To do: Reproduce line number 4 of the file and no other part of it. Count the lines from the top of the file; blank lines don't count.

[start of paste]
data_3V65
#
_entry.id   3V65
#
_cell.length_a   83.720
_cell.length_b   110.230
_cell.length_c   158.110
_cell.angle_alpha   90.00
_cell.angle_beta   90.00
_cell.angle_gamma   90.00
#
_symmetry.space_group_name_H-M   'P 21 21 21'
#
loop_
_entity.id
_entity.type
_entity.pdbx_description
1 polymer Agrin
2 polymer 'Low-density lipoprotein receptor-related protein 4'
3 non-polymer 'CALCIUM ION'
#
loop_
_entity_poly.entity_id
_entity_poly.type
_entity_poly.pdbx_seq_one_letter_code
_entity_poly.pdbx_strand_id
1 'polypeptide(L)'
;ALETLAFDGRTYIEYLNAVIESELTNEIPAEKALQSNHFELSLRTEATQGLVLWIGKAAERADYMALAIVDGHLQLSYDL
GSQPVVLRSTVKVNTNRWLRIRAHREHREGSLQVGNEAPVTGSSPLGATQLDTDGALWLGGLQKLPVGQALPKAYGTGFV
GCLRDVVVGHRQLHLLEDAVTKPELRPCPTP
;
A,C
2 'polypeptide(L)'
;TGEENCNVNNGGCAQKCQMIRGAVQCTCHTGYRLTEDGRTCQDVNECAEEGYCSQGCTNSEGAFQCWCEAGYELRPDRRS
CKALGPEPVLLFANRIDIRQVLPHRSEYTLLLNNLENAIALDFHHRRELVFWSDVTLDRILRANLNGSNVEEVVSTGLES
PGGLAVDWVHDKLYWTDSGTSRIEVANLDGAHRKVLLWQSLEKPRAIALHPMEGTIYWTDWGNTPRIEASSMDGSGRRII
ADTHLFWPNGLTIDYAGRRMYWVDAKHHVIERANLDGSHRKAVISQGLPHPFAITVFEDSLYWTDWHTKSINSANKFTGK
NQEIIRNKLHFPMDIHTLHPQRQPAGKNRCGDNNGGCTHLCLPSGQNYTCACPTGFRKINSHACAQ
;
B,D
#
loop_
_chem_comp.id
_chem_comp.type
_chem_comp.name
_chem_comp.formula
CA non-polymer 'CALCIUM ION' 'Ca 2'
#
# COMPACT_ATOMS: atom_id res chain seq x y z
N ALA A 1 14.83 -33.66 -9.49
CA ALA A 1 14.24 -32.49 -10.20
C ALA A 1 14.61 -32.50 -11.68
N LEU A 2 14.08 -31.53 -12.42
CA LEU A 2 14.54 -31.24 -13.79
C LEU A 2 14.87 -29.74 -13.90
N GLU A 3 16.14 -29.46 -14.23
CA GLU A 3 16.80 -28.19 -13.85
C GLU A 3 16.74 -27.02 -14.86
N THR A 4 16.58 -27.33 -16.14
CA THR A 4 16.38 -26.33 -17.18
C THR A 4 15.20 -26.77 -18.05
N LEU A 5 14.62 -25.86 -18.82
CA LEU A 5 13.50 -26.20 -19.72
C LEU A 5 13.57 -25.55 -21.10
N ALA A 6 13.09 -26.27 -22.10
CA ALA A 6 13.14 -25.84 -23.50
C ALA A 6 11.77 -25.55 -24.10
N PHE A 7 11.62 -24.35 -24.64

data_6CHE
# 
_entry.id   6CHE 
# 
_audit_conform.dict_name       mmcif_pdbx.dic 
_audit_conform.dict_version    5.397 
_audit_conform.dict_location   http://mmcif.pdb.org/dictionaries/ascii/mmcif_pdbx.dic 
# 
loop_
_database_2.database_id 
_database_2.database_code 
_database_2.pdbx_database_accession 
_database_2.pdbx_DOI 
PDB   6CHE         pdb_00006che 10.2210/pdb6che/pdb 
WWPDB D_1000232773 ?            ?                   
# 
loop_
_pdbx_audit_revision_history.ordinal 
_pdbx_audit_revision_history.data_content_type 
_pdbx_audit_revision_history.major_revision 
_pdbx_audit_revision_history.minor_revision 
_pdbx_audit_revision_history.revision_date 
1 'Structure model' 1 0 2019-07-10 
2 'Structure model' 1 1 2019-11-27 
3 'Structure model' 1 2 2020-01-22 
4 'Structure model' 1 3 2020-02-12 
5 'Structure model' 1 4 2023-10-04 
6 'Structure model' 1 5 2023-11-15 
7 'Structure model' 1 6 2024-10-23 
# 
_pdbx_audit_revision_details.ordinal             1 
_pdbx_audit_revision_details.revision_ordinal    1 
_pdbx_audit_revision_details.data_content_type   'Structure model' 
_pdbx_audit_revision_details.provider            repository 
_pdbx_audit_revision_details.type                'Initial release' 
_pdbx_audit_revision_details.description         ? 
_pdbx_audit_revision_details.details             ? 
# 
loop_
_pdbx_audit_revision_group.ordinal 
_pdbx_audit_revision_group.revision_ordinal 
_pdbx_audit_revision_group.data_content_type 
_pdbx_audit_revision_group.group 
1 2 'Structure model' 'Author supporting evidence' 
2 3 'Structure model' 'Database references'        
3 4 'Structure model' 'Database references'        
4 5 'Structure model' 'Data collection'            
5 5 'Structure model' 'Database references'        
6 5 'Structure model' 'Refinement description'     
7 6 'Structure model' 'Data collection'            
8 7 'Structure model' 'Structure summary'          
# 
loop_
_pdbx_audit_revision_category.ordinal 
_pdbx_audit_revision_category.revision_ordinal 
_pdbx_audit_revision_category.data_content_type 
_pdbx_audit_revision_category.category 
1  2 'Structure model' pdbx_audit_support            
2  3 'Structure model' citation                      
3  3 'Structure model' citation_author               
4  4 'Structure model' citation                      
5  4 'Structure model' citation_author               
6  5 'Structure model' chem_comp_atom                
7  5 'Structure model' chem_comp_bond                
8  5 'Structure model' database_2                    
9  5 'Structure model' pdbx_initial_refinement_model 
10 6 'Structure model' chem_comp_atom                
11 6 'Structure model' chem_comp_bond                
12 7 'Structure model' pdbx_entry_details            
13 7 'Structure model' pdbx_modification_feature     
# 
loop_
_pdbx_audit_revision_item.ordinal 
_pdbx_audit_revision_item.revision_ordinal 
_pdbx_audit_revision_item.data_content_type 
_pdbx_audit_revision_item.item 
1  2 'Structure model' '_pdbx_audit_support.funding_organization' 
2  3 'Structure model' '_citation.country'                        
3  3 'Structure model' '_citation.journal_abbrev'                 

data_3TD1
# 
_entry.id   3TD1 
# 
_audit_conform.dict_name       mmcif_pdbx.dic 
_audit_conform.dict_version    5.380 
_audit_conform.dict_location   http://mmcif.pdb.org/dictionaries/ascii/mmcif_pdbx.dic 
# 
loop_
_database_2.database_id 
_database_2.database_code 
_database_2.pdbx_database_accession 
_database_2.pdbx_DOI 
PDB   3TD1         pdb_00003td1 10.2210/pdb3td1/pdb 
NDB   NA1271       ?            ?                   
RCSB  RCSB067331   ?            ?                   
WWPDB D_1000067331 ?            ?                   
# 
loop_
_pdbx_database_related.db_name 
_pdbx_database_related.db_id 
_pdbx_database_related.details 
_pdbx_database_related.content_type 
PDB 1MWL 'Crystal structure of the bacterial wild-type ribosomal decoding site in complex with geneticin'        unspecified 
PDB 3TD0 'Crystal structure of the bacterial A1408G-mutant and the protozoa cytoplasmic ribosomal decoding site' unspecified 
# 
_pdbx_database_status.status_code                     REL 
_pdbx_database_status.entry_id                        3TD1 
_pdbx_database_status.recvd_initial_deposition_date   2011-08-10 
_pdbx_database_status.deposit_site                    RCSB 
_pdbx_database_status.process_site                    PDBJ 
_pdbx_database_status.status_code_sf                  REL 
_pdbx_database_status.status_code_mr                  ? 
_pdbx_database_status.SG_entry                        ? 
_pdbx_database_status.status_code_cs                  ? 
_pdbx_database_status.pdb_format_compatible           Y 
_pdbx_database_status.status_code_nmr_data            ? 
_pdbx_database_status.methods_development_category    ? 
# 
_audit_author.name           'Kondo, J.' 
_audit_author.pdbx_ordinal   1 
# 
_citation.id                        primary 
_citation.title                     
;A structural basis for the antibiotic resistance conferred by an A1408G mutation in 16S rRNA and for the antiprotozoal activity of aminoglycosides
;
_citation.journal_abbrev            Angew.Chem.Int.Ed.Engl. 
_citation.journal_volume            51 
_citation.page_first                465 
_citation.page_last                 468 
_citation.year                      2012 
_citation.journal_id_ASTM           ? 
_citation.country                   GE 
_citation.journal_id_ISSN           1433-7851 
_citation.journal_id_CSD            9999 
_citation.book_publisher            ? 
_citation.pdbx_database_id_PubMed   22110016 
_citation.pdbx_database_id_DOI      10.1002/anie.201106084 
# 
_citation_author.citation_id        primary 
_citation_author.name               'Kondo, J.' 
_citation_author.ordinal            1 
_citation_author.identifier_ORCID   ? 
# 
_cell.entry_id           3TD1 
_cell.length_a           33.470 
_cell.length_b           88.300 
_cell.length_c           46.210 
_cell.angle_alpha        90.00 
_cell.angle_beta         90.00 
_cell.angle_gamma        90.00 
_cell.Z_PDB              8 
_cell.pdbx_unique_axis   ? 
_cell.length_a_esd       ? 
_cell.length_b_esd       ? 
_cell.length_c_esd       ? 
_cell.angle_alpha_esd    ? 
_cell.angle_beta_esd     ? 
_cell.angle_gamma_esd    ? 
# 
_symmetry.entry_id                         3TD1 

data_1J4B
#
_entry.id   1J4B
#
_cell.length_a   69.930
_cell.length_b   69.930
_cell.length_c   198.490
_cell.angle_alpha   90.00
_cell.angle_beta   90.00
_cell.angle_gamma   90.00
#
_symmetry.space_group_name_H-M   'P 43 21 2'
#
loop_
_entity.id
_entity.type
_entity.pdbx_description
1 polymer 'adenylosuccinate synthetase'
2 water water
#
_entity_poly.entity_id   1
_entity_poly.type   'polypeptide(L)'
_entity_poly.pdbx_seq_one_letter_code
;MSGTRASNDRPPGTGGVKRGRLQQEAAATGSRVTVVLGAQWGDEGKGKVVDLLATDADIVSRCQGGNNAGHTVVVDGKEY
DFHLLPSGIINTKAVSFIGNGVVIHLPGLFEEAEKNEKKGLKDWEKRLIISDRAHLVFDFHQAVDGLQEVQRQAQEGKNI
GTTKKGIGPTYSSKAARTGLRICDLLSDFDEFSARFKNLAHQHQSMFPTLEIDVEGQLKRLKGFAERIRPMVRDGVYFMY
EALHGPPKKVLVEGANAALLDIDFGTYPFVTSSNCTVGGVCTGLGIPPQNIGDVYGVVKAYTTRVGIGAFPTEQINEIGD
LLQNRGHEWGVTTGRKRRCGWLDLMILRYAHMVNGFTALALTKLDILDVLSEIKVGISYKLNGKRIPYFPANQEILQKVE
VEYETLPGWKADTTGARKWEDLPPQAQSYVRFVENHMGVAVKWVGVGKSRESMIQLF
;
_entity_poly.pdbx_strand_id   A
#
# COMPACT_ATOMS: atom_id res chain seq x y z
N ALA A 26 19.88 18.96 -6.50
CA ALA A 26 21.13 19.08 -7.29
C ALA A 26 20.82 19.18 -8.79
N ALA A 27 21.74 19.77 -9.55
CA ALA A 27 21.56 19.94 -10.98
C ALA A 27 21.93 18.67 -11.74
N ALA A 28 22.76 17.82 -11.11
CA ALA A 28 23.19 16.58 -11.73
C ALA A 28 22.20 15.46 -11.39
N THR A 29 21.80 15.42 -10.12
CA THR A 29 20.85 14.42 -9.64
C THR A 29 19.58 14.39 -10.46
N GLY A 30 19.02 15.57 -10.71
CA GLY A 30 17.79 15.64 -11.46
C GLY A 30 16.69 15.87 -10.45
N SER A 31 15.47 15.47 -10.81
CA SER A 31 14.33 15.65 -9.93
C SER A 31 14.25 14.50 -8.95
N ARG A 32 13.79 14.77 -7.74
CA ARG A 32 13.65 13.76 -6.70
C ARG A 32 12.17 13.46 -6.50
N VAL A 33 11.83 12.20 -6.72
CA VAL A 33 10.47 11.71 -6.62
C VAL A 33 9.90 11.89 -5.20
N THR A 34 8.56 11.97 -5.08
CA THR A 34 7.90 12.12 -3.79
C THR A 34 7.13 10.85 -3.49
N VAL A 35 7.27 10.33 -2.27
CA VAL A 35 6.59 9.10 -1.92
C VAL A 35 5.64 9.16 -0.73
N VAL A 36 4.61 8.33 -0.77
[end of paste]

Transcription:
#